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How many weddings later?......

Pause to reflect as you read this excellent piece "How Many Weddings Does the U.S. Have to Bomb Before We Realize Our Destructive Ways?" on TomDispatch.   The US seems to weddings and funerals in Pakistan and Afghanistan with regular monotony - killing many and mostly in error.   Nary much is done about such actions.    Tom Engelhardt rightly asks how the US would react if the same happened on American soil.

"But just over a week ago, an analogous “incident” did happen in Afghanistan and it passed largely unnoticed here.  A group of Taliban insurgents reportedly entered a house in a village in Logar Province, south of Kabul, where a wedding ceremony either was or would be in progress.  American and Afghan forces surrounded the house, where 18 members of a single extended family had gathered for the celebration.  When firing broke out (or a grenade was thrown) and both U.S. and Afghan troops were reportedly wounded, they did indeed call in a jet, which dropped a 500-pound bomb, obliterating the residence and everyone inside, including up to nine children.

"This was neither an unheard of mistake, nor an aberration in America’s Afghan War.  In late December 2001, according to reports, a B-52 and two B-1B bombers, using precision-guided weapons, wiped out 110 out of 112 wedding revelers in a small Afghan village.  Over the decade-plus that followed, American air power, piloted and drone, has been wiping out Afghans (Pakistanis and, until relatively recently, Iraqis) in a similar fashion -- usually in or near their homes, sometimes in striking numbers, always on the assumption that there are bad guys among them.

For more than a decade, incident after incident, any one of which, in the U.S., would have shaken Americans to their core, led to “investigations”  that went nowhere, punishments to no one, rare apologies, and on occasion, the offering of modest “solatium” payments to grieving survivors and relatives.  For such events, of course, 24/7 coverage, like future memorials, was out of the question.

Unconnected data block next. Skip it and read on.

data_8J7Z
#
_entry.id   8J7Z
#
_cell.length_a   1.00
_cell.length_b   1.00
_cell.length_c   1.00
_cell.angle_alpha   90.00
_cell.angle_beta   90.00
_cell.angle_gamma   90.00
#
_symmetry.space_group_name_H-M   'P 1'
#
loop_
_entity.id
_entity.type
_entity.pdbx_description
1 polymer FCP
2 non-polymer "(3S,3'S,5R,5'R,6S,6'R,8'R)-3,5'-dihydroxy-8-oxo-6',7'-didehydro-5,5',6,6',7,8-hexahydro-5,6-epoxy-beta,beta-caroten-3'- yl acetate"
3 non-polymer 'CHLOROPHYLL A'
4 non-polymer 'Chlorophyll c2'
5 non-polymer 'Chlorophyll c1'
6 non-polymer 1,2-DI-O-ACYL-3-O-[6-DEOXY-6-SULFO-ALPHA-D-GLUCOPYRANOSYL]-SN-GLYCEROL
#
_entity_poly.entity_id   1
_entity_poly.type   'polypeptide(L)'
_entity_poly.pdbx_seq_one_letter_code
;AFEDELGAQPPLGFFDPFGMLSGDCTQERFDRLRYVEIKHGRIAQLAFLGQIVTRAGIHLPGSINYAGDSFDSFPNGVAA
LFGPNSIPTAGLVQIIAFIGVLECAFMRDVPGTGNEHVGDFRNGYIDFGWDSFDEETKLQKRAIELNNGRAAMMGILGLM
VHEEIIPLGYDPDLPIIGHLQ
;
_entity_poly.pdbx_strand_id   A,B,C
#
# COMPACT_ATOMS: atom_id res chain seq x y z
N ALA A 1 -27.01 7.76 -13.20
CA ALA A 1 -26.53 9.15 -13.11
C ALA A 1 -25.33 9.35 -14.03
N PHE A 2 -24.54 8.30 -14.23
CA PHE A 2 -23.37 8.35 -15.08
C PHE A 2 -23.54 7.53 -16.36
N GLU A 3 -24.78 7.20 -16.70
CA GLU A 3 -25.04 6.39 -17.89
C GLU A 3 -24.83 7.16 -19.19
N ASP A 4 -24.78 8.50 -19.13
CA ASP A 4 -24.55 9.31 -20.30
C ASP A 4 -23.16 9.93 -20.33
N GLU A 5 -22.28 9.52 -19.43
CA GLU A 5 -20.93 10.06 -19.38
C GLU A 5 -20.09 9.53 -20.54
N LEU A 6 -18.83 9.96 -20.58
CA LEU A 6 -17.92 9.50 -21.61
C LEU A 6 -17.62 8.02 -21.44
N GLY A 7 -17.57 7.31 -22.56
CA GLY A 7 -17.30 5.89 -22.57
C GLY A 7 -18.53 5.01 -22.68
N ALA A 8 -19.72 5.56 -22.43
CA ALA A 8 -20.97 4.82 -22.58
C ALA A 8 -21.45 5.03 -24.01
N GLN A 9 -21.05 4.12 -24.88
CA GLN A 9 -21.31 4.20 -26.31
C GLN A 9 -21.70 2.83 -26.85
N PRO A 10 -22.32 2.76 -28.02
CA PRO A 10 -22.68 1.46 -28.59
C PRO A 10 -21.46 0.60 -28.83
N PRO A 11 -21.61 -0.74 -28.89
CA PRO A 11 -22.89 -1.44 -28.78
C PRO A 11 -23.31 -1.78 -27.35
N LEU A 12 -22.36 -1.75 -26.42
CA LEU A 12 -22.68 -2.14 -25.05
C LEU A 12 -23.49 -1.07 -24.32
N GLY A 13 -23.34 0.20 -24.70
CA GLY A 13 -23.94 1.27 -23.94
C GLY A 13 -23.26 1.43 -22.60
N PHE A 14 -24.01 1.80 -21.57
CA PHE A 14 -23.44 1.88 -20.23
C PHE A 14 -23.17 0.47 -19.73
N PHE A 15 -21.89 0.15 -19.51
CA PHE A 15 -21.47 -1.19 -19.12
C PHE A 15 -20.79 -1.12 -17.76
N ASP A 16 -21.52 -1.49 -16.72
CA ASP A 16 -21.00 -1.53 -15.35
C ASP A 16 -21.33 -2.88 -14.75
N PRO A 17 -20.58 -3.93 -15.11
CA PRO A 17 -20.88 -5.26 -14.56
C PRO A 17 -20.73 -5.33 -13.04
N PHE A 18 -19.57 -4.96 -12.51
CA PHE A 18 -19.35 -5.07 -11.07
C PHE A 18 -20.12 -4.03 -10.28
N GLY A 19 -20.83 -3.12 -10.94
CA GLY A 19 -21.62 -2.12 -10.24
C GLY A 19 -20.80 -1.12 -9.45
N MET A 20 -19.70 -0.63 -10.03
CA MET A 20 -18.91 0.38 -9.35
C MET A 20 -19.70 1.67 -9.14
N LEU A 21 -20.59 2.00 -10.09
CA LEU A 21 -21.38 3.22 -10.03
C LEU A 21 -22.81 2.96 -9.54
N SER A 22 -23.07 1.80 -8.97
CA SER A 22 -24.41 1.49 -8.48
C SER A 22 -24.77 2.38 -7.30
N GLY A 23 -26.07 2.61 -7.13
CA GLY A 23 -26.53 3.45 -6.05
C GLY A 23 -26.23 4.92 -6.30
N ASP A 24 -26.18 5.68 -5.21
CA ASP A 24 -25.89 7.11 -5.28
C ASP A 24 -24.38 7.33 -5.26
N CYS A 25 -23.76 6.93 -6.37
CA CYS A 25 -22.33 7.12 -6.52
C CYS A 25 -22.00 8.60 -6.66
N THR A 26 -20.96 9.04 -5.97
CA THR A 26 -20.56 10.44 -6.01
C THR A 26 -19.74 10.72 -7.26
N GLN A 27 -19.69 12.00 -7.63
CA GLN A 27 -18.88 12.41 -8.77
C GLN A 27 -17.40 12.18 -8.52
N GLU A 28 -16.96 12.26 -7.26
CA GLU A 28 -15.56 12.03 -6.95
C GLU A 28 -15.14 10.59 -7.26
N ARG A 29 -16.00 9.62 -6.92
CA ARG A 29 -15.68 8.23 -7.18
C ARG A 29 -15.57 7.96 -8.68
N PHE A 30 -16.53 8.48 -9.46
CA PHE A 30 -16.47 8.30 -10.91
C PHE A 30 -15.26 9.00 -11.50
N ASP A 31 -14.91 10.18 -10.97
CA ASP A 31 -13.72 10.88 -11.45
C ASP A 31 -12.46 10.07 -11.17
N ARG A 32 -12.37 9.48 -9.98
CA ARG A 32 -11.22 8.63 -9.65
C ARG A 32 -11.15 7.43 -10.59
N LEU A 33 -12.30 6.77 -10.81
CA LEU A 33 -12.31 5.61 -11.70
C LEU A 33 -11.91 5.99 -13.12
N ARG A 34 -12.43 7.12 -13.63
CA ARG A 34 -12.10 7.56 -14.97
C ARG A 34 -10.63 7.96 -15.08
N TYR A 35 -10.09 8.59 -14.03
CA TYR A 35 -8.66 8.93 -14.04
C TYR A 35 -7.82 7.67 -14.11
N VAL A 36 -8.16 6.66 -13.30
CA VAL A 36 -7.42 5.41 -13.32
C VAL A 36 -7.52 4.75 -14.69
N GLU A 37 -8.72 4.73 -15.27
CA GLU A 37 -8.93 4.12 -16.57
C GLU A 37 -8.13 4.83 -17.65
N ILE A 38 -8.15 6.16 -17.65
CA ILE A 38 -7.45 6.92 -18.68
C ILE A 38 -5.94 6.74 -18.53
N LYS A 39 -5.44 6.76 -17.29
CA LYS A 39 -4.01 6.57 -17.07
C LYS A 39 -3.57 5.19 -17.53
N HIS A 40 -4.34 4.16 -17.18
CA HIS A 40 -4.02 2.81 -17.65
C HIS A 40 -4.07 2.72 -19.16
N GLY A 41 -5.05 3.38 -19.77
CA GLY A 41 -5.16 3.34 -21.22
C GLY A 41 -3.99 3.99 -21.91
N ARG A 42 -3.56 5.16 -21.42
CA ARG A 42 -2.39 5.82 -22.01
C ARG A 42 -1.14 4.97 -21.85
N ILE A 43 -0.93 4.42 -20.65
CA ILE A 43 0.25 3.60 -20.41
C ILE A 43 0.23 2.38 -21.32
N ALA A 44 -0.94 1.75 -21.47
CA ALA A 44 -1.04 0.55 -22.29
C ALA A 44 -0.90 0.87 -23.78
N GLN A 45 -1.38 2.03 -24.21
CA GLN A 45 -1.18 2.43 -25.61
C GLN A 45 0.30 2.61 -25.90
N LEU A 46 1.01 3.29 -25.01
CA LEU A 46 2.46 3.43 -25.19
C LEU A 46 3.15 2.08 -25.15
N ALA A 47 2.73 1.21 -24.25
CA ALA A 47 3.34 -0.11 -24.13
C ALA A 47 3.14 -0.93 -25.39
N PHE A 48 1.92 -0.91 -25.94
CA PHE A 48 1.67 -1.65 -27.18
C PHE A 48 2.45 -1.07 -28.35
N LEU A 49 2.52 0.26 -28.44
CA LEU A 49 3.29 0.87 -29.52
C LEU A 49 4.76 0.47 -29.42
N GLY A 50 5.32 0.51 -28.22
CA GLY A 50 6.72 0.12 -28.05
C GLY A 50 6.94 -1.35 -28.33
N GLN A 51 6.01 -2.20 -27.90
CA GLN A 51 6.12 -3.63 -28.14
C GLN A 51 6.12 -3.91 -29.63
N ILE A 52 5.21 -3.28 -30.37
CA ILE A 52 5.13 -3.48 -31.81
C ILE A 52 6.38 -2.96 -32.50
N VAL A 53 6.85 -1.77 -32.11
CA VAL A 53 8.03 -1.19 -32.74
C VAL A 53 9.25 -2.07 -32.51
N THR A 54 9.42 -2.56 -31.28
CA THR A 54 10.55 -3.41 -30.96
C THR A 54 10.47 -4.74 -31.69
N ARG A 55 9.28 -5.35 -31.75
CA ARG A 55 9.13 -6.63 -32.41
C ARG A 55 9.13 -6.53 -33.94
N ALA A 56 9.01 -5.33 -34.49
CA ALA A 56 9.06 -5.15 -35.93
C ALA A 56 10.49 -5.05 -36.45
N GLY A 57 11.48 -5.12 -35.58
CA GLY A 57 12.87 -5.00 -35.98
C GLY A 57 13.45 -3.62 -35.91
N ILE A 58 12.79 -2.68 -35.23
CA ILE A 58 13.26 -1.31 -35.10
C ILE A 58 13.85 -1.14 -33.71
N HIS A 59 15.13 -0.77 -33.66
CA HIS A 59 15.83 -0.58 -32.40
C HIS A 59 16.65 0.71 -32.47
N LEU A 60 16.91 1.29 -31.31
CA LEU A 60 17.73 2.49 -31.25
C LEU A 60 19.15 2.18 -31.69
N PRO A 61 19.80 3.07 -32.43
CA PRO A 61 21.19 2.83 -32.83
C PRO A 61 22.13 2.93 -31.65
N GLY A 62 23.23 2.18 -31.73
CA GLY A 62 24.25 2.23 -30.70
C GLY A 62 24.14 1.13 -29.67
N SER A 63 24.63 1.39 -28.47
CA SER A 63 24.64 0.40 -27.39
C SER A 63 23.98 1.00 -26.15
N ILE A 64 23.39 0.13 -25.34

Cumulatively, they indicate one thing: that, for Americans, the value of an Afghan life (or more often Afghan lives) obliterated in the backlands of the planet, thousands of miles from home, is next to nil and of no meaning whatsoever.  Such deaths are just so much unavoidable “collateral damage” from the American way of war -- from the post-9/11 approach we have agreed is crucial to make ourselves “safe” from terrorists.

By now, Afghans (and Pakistanis in tribal areas across the border) surely know the rules of the road of the American war: there is no sanctity in public or private rites.  While funerals have been hit repeatedly and at least one baby-naming ceremony was taken out as well, weddings have been the rites of choice for obliteration for reasons the U.S. Air Force has, as far as we know, never taken a moment to consider, no less explain.  This website counted five weddings blown away (one in Iraq and four in Afghanistan) by mid-2008, and another from that year not reported until 2009.  The latest incident is at least the seventh that has managed, however modestly, to make the news here, but there is no way of knowing what other damage to wedding parties in rural Afghanistan has gone uncounted.
 
Imagine the uproar in this country if a jet took out a wedding party.  Just consider the attention given every time some mad gunman shoots up a post office, a college campus, or simply an off-campus party, if you want to get an idea.  You might think then that, given the U.S. record of wedding carnage in Afghanistan, which undoubtedly represents some kind of modern wedding-crasher record, there might have been a front-page story, or simply a story, somewhere, anywhere, indicating the repetitive nature of such events."

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